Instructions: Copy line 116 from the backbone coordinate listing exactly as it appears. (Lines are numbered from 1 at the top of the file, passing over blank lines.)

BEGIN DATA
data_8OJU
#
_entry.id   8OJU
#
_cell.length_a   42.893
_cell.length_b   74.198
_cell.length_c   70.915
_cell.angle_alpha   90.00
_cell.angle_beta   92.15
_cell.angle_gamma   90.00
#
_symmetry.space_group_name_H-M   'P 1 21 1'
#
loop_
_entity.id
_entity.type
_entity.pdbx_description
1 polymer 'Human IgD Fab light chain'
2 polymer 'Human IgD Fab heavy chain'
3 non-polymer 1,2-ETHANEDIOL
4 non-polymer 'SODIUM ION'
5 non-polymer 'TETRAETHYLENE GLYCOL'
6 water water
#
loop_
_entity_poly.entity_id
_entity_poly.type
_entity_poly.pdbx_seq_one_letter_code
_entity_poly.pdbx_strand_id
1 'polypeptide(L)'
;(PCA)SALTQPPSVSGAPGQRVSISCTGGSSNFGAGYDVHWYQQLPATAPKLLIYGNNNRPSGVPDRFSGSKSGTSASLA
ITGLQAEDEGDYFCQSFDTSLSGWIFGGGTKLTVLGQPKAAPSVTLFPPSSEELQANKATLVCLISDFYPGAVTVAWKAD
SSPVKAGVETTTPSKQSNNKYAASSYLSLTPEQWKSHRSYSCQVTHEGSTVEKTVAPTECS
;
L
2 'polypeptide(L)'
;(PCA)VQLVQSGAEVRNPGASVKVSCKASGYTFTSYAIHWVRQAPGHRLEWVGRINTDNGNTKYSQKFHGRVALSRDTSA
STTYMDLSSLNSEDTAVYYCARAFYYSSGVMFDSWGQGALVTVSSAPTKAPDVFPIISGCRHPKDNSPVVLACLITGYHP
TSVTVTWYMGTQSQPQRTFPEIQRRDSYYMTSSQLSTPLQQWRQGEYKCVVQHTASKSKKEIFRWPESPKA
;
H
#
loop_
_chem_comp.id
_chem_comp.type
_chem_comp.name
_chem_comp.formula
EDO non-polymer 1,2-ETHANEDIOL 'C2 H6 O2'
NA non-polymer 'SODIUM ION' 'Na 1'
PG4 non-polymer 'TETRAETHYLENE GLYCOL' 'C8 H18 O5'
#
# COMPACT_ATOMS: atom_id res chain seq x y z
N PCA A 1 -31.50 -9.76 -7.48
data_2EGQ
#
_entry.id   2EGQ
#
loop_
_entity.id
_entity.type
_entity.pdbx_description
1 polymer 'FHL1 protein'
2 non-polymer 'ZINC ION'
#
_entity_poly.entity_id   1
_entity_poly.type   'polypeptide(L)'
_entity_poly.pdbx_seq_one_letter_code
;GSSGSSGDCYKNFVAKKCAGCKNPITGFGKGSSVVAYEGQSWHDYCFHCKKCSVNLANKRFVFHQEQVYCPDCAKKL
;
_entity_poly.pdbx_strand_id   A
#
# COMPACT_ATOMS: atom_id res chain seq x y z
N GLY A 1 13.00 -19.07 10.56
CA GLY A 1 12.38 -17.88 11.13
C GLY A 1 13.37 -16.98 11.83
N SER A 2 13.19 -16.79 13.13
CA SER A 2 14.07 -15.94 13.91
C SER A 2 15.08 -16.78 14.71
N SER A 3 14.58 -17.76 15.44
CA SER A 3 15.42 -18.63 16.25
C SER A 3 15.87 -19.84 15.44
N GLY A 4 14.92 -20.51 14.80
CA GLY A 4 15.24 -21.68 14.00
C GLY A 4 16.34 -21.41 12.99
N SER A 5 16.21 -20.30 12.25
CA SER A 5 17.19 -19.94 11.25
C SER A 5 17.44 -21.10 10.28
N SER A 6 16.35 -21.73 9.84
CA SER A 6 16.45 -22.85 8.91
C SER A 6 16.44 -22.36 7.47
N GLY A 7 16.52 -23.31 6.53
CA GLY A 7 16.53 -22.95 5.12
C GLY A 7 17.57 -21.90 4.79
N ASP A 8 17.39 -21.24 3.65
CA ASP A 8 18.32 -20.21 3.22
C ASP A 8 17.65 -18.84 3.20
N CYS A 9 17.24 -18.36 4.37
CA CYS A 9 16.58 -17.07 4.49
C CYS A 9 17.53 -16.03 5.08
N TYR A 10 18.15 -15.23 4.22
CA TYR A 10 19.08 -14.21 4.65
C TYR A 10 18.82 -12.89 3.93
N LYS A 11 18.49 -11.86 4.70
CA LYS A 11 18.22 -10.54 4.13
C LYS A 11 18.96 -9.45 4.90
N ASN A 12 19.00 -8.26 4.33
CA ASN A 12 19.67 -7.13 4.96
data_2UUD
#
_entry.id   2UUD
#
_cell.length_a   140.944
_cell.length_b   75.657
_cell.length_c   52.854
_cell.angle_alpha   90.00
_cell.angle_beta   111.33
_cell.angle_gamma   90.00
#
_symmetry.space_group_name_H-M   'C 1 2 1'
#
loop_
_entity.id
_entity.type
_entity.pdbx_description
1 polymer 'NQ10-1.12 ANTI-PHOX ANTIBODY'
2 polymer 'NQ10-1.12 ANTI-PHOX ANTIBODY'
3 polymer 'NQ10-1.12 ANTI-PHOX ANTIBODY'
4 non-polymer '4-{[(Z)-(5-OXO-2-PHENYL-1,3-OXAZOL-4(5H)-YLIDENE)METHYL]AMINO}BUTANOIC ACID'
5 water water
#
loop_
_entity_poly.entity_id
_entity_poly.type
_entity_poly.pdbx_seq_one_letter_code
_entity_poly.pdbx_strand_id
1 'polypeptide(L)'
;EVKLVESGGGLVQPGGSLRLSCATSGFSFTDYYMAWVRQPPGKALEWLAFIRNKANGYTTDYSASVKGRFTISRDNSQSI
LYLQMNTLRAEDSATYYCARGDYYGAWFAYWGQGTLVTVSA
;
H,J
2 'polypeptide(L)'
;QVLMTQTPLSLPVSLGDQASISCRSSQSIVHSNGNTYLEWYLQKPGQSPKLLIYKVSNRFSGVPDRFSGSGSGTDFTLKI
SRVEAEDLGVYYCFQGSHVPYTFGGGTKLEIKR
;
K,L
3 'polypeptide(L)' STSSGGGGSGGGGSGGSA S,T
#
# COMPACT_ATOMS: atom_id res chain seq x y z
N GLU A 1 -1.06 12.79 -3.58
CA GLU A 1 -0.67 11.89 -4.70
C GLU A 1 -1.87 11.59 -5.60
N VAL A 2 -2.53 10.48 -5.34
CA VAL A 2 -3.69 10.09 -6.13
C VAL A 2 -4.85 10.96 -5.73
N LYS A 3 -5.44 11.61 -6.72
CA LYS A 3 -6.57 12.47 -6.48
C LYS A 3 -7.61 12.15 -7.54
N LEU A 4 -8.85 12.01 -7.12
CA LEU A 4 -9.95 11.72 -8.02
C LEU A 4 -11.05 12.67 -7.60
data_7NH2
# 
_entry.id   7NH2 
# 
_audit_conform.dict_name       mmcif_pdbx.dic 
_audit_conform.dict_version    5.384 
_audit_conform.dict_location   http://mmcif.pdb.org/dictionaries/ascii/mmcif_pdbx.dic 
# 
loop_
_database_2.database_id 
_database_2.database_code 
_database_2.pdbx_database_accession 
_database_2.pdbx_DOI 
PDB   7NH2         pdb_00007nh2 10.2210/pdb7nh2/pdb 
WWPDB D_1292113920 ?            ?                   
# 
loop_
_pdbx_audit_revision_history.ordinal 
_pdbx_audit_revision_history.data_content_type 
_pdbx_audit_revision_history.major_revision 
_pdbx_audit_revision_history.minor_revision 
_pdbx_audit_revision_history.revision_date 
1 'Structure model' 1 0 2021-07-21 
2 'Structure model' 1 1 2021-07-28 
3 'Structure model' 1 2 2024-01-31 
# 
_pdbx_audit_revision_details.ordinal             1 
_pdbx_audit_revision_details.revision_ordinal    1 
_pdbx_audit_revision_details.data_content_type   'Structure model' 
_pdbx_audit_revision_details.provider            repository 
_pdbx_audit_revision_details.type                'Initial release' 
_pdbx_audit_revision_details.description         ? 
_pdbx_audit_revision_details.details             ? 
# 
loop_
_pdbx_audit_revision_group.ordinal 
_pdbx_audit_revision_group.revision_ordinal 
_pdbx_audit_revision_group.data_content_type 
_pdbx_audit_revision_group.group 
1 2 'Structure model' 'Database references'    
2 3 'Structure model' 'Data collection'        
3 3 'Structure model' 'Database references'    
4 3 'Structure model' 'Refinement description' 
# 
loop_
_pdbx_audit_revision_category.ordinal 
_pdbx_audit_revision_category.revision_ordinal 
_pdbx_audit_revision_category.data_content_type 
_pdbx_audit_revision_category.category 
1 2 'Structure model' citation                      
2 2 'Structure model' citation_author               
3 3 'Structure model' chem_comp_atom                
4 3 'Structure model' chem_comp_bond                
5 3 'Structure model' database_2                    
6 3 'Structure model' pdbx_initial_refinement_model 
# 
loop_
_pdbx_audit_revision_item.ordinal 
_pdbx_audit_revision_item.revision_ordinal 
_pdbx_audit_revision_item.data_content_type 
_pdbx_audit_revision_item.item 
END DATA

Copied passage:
_cell.angle_beta   111.33